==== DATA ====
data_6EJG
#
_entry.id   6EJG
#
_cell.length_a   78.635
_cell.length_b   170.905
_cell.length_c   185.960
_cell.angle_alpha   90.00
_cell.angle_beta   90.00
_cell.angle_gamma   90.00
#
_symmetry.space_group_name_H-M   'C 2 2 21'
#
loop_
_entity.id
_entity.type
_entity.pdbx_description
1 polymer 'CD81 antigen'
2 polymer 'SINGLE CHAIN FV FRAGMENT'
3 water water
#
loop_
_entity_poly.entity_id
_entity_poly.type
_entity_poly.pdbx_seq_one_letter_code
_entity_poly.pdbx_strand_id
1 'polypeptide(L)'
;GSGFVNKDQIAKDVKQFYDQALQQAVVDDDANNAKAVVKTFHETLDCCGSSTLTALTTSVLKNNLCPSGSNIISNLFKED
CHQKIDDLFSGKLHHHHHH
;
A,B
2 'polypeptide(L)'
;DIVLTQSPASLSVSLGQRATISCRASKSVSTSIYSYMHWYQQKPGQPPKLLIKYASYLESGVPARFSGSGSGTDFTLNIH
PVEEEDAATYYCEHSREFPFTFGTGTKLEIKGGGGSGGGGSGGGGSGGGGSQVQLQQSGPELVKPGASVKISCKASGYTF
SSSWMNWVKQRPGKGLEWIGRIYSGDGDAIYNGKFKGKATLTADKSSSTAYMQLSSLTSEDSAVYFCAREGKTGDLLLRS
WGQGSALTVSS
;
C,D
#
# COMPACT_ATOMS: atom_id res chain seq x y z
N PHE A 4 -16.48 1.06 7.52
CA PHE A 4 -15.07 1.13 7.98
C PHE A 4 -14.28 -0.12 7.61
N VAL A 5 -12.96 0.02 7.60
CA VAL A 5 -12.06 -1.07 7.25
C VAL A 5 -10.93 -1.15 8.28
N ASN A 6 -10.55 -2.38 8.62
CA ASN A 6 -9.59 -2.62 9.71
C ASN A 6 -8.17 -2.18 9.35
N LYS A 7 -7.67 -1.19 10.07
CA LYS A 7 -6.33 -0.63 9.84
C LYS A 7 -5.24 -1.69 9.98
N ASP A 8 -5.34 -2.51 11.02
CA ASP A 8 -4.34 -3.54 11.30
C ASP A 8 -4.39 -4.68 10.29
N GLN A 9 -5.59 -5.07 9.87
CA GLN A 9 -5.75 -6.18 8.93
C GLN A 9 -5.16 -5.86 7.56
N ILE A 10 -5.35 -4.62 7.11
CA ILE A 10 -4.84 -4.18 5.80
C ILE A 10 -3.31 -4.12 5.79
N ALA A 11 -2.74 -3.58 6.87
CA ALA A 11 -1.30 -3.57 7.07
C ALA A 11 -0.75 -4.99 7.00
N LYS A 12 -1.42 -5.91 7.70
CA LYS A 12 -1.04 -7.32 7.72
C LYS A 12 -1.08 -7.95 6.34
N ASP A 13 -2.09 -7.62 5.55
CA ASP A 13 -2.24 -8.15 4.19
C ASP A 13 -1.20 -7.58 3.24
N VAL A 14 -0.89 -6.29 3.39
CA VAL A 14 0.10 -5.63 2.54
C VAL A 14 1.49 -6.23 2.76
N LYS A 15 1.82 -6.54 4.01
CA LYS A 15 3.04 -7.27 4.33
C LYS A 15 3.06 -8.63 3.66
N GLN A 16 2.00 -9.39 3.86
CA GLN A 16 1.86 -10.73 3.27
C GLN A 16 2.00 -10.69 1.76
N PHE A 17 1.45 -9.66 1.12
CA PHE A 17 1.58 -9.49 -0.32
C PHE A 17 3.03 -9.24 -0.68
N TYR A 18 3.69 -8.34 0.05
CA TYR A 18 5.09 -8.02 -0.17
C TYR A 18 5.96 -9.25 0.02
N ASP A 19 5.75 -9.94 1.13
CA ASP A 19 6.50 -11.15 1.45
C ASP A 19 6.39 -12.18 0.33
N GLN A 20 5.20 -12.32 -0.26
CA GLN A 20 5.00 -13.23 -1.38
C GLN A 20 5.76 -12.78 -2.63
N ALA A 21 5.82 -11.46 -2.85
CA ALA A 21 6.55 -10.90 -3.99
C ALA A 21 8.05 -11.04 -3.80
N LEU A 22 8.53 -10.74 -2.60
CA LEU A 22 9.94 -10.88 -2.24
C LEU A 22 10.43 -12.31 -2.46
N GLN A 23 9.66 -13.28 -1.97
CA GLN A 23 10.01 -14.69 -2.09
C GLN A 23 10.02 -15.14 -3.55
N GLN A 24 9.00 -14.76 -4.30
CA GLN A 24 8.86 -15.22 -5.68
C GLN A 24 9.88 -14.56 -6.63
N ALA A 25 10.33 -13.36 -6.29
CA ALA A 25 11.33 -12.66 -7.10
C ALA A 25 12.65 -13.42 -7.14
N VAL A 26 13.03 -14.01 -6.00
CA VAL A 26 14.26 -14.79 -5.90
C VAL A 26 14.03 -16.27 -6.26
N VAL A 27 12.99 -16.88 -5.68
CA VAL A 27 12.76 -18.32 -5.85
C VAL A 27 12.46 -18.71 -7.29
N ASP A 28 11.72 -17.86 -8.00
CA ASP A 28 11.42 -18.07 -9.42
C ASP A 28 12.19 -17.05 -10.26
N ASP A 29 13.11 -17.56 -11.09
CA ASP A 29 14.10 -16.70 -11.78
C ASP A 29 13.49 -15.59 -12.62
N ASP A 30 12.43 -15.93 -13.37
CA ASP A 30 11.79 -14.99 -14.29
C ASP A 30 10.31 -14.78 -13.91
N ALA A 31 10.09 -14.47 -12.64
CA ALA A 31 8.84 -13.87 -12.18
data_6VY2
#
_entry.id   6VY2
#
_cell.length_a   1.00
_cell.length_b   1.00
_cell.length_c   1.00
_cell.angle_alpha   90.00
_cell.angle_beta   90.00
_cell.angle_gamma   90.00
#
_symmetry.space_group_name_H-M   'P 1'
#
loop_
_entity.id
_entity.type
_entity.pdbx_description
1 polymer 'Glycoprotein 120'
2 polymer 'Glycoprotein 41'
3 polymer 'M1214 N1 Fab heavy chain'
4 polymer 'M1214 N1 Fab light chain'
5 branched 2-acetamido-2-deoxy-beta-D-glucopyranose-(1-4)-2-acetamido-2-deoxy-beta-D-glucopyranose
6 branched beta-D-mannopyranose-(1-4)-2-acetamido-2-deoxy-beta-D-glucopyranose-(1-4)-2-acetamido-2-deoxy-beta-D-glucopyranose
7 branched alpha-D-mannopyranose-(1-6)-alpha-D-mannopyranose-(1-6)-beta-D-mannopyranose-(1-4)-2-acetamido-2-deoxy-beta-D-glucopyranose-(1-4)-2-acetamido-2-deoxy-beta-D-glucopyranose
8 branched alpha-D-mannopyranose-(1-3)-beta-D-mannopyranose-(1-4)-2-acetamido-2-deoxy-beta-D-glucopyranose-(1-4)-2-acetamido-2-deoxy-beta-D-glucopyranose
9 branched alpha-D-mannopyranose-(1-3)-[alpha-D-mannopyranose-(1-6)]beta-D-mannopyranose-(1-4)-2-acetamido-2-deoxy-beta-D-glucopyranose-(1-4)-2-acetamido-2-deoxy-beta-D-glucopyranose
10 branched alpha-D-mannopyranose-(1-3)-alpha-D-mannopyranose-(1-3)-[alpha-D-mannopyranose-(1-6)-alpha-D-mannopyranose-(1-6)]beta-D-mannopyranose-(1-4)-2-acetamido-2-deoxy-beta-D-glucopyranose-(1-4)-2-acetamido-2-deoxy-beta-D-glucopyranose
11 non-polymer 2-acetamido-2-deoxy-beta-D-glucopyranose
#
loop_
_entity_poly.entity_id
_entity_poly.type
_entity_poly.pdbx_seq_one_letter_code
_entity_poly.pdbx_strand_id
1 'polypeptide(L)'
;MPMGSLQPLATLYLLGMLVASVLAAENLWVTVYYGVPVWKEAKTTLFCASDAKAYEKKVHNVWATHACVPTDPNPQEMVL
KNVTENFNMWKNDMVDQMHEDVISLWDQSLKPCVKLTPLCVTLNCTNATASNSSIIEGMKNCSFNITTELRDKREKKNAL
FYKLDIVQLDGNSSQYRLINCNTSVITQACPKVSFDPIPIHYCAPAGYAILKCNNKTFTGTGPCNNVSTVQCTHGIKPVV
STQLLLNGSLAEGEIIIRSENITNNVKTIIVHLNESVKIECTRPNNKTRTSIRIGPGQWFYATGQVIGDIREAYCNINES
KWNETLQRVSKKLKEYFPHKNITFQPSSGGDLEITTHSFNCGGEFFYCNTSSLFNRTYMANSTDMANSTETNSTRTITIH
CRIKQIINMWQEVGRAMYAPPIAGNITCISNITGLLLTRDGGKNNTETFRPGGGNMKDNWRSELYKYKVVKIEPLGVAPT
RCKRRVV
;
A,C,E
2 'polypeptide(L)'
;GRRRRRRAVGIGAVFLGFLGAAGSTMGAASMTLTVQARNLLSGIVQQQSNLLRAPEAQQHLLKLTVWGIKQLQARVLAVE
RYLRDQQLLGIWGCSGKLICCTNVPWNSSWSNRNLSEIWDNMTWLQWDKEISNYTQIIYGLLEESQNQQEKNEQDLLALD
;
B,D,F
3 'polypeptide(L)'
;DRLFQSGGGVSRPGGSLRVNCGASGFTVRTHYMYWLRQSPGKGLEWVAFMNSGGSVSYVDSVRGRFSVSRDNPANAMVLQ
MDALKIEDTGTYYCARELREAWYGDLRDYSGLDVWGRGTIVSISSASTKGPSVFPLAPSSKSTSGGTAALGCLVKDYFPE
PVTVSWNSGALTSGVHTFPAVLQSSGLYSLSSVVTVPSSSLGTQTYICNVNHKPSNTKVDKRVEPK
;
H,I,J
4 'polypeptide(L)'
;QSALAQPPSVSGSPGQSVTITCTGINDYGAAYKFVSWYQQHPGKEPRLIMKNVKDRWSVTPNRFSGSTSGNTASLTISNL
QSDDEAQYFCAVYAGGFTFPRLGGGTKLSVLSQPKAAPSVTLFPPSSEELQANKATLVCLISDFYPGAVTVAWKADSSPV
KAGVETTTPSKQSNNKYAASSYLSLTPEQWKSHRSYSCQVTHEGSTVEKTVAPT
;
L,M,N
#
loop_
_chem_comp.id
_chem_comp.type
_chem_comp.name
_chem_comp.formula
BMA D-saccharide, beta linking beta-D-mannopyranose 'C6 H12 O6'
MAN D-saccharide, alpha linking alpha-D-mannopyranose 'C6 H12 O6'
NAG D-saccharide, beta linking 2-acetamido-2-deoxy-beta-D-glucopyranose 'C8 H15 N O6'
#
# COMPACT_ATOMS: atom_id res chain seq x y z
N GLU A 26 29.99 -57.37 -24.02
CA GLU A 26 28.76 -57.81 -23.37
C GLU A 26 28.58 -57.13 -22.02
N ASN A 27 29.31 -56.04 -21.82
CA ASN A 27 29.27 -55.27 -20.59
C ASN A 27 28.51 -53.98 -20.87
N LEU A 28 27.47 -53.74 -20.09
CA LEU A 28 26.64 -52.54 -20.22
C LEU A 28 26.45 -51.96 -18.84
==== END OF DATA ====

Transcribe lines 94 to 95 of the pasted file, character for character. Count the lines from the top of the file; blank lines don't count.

C ALA A 21 8.05 -11.04 -3.80
N LEU A 22 8.53 -10.74 -2.60